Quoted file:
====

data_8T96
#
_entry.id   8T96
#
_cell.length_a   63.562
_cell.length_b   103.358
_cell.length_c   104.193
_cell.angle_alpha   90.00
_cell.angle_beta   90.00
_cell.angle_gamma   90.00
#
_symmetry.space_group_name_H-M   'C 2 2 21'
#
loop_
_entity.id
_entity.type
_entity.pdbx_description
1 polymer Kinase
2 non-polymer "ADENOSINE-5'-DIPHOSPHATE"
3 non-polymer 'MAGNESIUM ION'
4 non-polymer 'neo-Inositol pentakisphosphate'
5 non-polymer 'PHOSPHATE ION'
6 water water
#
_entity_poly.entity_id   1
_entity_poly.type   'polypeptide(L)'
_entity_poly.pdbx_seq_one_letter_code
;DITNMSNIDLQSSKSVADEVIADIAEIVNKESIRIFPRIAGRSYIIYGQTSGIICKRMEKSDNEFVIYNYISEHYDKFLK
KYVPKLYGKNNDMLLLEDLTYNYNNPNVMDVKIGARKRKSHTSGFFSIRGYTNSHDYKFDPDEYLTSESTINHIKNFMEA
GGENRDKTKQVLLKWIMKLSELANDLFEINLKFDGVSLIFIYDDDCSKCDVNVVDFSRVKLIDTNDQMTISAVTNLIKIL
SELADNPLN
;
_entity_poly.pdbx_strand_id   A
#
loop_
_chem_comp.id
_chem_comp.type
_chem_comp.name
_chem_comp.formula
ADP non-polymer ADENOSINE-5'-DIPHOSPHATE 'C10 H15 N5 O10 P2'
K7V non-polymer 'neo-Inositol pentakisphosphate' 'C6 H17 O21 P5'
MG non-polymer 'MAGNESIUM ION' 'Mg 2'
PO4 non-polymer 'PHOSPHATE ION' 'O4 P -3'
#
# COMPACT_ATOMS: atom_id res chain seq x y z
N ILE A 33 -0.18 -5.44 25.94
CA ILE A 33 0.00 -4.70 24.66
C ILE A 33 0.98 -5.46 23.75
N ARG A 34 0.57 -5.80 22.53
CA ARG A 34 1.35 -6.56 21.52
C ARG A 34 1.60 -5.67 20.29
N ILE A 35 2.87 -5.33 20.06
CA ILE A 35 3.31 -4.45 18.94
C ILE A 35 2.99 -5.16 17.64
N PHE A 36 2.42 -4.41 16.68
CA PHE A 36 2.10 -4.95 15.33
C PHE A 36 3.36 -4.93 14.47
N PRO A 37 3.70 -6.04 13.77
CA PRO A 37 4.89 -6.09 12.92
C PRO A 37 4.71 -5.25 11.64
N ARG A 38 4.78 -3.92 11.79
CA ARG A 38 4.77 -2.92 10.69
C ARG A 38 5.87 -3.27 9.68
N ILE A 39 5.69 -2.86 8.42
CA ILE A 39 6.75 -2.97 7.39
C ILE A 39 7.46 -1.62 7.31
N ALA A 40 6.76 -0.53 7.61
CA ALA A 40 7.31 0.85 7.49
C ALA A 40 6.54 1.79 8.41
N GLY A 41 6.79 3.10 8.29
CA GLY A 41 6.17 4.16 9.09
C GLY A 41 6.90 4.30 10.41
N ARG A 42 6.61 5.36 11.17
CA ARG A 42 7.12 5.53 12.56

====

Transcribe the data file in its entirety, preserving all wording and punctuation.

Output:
data_8T96
#
_entry.id   8T96
#
_cell.length_a   63.562
_cell.length_b   103.358
_cell.length_c   104.193
_cell.angle_alpha   90.00
_cell.angle_beta   90.00
_cell.angle_gamma   90.00
#
_symmetry.space_group_name_H-M   'C 2 2 21'
#
loop_
_entity.id
_entity.type
_entity.pdbx_description
1 polymer Kinase
2 non-polymer "ADENOSINE-5'-DIPHOSPHATE"
3 non-polymer 'MAGNESIUM ION'
4 non-polymer 'neo-Inositol pentakisphosphate'
5 non-polymer 'PHOSPHATE ION'
6 water water
#
_entity_poly.entity_id   1
_entity_poly.type   'polypeptide(L)'
_entity_poly.pdbx_seq_one_letter_code
;DITNMSNIDLQSSKSVADEVIADIAEIVNKESIRIFPRIAGRSYIIYGQTSGIICKRMEKSDNEFVIYNYISEHYDKFLK
KYVPKLYGKNNDMLLLEDLTYNYNNPNVMDVKIGARKRKSHTSGFFSIRGYTNSHDYKFDPDEYLTSESTINHIKNFMEA
GGENRDKTKQVLLKWIMKLSELANDLFEINLKFDGVSLIFIYDDDCSKCDVNVVDFSRVKLIDTNDQMTISAVTNLIKIL
SELADNPLN
;
_entity_poly.pdbx_strand_id   A
#
loop_
_chem_comp.id
_chem_comp.type
_chem_comp.name
_chem_comp.formula
ADP non-polymer ADENOSINE-5'-DIPHOSPHATE 'C10 H15 N5 O10 P2'
K7V non-polymer 'neo-Inositol pentakisphosphate' 'C6 H17 O21 P5'
MG non-polymer 'MAGNESIUM ION' 'Mg 2'
PO4 non-polymer 'PHOSPHATE ION' 'O4 P -3'
#
# COMPACT_ATOMS: atom_id res chain seq x y z
N ILE A 33 -0.18 -5.44 25.94
CA ILE A 33 0.00 -4.70 24.66
C ILE A 33 0.98 -5.46 23.75
N ARG A 34 0.57 -5.80 22.53
CA ARG A 34 1.35 -6.56 21.52
C ARG A 34 1.60 -5.67 20.29
N ILE A 35 2.87 -5.33 20.06
CA ILE A 35 3.31 -4.45 18.94
C ILE A 35 2.99 -5.16 17.64
N PHE A 36 2.42 -4.41 16.68
CA PHE A 36 2.10 -4.95 15.33
C PHE A 36 3.36 -4.93 14.47
N PRO A 37 3.70 -6.04 13.77
CA PRO A 37 4.89 -6.09 12.92
C PRO A 37 4.71 -5.25 11.64
N ARG A 38 4.78 -3.92 11.79
CA ARG A 38 4.77 -2.92 10.69
C ARG A 38 5.87 -3.27 9.68
N ILE A 39 5.69 -2.86 8.42
CA ILE A 39 6.75 -2.97 7.39
C ILE A 39 7.46 -1.62 7.31
N ALA A 40 6.76 -0.53 7.61
CA ALA A 40 7.31 0.85 7.49
C ALA A 40 6.54 1.79 8.41
N GLY A 41 6.79 3.10 8.29
CA GLY A 41 6.17 4.16 9.09
C GLY A 41 6.90 4.30 10.41
N ARG A 42 6.61 5.36 11.17
CA ARG A 42 7.12 5.53 12.56